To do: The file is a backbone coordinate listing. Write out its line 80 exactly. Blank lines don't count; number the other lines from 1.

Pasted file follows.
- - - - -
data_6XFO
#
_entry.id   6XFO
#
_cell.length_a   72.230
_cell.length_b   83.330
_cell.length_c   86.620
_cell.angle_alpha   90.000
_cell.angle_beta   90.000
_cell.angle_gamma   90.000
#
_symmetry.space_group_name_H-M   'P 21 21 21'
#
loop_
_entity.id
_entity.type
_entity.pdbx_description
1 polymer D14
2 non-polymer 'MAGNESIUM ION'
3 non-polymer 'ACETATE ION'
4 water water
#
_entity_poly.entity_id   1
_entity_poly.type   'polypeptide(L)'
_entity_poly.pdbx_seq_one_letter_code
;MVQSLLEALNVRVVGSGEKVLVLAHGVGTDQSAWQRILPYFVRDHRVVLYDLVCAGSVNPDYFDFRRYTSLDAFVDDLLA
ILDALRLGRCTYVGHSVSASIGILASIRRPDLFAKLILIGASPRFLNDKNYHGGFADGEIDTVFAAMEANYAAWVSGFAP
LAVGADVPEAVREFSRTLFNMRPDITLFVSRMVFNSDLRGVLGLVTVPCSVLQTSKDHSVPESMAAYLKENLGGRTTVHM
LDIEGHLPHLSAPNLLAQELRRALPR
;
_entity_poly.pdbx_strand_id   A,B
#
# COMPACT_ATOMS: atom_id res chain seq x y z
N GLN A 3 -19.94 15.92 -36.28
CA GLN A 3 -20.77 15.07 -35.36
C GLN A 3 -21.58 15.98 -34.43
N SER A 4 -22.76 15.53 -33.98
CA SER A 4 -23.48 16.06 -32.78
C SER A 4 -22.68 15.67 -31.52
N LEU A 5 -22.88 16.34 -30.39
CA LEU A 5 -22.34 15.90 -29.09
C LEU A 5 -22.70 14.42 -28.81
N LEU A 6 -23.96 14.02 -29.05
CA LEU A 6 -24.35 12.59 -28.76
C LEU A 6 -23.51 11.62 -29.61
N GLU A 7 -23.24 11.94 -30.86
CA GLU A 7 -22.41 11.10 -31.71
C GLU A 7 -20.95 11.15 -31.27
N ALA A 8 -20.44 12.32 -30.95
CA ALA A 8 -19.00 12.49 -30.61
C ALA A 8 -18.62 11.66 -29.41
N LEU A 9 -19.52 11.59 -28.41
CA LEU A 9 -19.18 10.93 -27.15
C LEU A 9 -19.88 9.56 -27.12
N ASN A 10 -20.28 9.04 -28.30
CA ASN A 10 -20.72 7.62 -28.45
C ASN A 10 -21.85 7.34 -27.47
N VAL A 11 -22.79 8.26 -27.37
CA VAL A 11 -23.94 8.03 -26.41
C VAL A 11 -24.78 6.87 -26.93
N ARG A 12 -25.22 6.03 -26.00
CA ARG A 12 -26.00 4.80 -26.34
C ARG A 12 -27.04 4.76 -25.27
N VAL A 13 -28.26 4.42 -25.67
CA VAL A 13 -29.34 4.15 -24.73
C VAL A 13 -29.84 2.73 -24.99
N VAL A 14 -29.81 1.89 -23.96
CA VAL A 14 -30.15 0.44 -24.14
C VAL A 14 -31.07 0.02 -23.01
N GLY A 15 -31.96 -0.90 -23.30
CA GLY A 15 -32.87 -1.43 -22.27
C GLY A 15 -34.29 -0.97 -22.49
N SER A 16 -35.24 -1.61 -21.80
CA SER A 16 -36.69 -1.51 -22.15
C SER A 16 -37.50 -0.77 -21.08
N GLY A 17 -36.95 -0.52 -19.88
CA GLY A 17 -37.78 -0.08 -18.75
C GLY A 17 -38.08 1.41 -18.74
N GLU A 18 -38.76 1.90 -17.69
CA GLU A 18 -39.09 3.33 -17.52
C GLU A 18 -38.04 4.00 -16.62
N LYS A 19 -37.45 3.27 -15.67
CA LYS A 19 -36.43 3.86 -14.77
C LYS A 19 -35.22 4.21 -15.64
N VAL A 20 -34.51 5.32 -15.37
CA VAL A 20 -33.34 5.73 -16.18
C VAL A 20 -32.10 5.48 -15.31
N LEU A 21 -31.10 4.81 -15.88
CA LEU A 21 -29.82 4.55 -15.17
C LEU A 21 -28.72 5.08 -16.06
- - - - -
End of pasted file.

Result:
CA GLU A 18 -39.09 3.33 -17.52